It was really fascinating to look at the chat and to see what kind of words people were typing in. So these were other women who are attending a health care business meeting, right. That was the conference for business, people in health care, particularly women. And for many, many of the people they were typing in words that might sound familiar to you, they said: demanding, aggressive, annoying, ungrateful, overconfident, squeaky wheel. So these are some of the things that people are reflecting when they think about really going after and negotiating for and advocating for what they want professionally. These are words that they associate with that. So my interpretation there is that they feel that they might be perceived as being ungrateful or perceived as being annoying or overconfident, or that they, I guess, perceive themselves in that way, which I guess will be interesting to know whether or not then they do go advocate.
Anyway, the speaker said that one of the things that she hears the most is pushy. And I think that is consistent with what was typed into the chat, right, that when women are advocating for themselves professionally, they associate that with being pushy, or that it’s somehow sort of cringy to do it to they don’t feel comfortable doing it, or that it’s yucky in some way. That how she described it. And definitely the audience, I think, was really resonating with them because people were typing in, you know, yes, that’s how they feel when they think about advocating for themselves or negotiating for themselves.
So it’s worth taking a pause to say, Okay, well, what do we negotiate for and why it matters. A lot of times when we think about negotiation, we think about negotiating for salary. And you certainly do, right, you negotiate for salary, or a title, or other perks right things like vacation or protected academic time or administrative time. Maybe it’s an educational fund. And so then we start to see that the pie really gets bigger, right? It could be also about professional development opportunities for you, that you’re advocating for and in some places that might be supporting you to get an additional degree and other places it might just be giving you again, that academic or educational allowance, the ability to attend conferences, you are often negotiating to get certain types of work, maybe certain types of assignments that either are just more consistent with what you’re interested in, or maybe are very high visibility right now, that you know, could lead to something next. We also negotiate for the types of not only the types of work, but the types of people, right, the teams that we want to work with the types of people that we want to spend our time with, and that we want to want to work with and for, and we negotiate to get leadership responsibilities. So not only do we look for leadership opportunities that are maybe an official capacity and come with a title, but we do negotiate for opportunities to have leadership responsibilities, so that we can represent and be sort of the voice or the face of the department or the team or the institution. And all of that, of course, leads to future professional opportunities.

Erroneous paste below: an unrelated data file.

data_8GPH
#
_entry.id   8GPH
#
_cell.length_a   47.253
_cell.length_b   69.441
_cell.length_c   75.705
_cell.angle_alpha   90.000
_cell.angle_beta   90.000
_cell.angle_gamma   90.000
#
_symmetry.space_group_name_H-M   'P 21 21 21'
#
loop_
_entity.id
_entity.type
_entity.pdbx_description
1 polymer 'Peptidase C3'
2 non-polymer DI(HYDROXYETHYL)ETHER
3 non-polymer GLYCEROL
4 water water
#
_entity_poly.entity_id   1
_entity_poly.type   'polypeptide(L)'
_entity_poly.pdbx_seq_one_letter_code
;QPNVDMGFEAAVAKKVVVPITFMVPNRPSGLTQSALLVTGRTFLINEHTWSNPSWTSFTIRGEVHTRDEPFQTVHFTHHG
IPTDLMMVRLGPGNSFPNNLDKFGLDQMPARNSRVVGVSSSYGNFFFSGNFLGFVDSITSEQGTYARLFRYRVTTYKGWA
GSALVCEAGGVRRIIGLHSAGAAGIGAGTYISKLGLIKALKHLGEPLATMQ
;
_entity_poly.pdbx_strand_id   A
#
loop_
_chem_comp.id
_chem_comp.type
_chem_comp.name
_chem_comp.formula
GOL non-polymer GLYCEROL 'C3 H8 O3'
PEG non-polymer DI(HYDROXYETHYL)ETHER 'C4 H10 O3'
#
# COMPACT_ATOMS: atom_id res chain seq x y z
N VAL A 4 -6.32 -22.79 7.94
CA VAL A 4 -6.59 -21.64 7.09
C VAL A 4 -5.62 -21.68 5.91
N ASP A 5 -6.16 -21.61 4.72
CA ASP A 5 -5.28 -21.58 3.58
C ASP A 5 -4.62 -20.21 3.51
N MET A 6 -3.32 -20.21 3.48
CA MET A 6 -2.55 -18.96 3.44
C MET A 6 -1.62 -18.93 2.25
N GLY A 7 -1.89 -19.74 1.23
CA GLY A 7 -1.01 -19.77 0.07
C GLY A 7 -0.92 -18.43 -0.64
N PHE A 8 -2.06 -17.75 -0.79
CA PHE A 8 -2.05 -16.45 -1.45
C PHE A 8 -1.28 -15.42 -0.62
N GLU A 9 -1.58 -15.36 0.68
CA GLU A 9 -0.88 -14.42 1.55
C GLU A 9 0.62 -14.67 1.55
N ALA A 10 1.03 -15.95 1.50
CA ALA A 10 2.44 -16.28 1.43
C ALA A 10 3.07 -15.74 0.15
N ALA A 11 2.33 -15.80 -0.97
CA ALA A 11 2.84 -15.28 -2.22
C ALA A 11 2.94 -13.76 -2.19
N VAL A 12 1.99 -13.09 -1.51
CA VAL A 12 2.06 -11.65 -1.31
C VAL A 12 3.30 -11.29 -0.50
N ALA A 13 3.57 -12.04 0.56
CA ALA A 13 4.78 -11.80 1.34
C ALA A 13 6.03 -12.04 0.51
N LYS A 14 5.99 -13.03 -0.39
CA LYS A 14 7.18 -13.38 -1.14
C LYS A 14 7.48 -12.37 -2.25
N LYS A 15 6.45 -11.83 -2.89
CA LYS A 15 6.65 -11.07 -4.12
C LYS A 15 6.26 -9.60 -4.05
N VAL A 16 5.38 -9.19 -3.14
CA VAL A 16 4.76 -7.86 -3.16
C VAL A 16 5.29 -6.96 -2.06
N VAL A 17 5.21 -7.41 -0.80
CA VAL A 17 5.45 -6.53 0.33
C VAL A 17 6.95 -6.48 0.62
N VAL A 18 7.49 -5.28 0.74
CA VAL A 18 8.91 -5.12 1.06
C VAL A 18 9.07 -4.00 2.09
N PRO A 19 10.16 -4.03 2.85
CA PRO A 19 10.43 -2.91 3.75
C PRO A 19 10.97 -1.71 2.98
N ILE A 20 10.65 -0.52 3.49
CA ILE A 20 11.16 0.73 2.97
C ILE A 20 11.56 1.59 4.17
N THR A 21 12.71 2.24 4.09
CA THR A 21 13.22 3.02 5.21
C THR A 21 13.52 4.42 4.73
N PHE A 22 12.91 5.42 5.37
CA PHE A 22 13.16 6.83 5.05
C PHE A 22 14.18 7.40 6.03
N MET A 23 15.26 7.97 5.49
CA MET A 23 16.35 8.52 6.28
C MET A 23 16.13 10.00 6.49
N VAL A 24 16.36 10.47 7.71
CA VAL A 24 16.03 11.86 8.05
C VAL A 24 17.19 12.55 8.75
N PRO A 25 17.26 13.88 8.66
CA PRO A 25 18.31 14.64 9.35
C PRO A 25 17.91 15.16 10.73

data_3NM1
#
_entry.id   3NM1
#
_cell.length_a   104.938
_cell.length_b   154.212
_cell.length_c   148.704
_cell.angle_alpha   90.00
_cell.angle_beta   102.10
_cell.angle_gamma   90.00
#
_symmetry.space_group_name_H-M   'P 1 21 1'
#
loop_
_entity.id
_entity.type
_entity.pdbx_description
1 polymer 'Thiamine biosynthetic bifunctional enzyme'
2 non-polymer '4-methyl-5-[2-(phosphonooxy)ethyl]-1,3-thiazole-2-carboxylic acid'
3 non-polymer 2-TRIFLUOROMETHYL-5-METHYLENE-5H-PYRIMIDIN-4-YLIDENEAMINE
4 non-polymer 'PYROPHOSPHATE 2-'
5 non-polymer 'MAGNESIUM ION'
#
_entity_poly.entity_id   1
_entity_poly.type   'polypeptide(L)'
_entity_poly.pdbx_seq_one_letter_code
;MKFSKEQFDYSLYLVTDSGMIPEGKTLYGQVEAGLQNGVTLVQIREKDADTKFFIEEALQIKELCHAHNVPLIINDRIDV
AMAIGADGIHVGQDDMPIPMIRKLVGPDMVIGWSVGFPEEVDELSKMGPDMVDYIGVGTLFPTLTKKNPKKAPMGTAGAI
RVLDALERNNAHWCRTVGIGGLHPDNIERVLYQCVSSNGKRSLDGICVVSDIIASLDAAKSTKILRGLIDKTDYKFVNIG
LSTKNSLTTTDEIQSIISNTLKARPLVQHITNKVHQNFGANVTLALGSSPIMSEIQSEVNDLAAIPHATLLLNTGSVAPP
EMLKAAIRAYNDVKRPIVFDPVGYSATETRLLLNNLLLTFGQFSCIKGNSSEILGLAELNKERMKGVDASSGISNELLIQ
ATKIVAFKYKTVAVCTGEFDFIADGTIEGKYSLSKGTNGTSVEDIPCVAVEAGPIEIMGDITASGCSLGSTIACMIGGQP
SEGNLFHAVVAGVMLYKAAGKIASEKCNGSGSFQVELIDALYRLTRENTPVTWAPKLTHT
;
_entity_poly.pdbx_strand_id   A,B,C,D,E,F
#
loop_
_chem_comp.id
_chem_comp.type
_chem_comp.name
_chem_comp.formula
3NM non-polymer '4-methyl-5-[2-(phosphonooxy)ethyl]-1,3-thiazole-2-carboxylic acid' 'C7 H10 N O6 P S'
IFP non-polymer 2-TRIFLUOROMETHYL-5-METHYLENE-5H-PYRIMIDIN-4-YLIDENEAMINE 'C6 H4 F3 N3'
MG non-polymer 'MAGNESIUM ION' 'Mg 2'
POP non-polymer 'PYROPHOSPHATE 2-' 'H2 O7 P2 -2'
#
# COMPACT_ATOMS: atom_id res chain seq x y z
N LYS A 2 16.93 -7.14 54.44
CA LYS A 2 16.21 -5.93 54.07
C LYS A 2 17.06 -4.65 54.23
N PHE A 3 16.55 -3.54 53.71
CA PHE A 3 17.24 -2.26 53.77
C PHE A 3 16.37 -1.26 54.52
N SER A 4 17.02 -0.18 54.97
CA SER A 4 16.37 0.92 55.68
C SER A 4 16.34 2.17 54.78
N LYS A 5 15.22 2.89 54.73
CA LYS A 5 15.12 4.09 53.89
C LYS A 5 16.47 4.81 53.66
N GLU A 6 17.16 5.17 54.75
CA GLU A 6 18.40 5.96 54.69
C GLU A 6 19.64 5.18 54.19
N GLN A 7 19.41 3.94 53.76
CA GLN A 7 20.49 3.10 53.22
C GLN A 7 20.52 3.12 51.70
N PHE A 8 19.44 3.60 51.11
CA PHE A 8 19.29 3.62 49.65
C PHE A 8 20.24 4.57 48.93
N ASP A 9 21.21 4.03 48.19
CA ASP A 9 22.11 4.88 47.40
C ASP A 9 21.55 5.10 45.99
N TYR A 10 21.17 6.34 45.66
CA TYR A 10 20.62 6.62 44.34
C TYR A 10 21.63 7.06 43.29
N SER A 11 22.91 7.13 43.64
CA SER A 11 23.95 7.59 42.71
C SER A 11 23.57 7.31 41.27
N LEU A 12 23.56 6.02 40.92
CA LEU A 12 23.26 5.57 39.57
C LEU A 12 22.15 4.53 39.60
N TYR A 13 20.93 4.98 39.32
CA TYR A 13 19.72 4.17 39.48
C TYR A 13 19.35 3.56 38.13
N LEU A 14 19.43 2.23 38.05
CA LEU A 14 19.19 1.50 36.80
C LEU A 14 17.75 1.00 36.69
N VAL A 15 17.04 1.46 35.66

So negotiation is not just about money. That was maybe a little bit of a detour, but I do want you to think of it in a really broad way. And it matters, I think much, much more than we realize, because negotiation affects much more than just that tiny sliver of salary or benefits in negotiation affects all of those things I just mentioned, and more.
And the reason that’s so important is because we often do not advocate for ourselves, the way that we would, for a junior colleague, or someone that we manage, someone that we’re mentoring. And we don’t often advocate for ourselves in the way that we deserve. Or that we would do if we had, you know, a best friend or again, a close professional colleague, who had sort of an identical skill set and identical aspirations. So we aren’t standing up for ourselves advocating for ourselves and negotiating for ourselves in the way that we do for others, which is really interesting. I think a lot of it comes back to this feeling that you may be perceived as being ungrateful for the opportunities that you already have, or what’s already being offered.
Or that you might be perceived as being overconfident, which I think is really, really a word worth marinating on here. Because it’s not the confident part, it’s the overconfident part. Why on earth do we think we’re being overconfident when we are advocating for ourselves and for the things that we know we’re capable of, and that we want to do, or even the things that if we’re not sure we’re capable of, we still want to give it a try. And we know from research, you know that there are other groups, women, physicians are not among them very much. But there are other groups who are more than happy to take on assignments for which they don’t feel fully prepared, and they’ll figure it out as they go. And they’re not worried about that. So I would suggest, maybe we should do that as well.
So that’s one of the reasons I think it matters so much is what we negotiate is really a much more broad swath of things than we think about when we think about negotiating, it’s not just salary, it’s every single day, all of the activities, the work, the teams, the people, everything that we’re doing. And we don’t do it in the same way, we would do it for a colleague. So unless you have a really amazing sponsor, speaking up for you, there’s really nobody who’s more expert on you, and your career experience and your perspective on things and your expertise and your goals than yourself. So there’s nobody who is in a better position to advocate for you, then you, and yet we know we aren’t doing it. So that’s why it matters.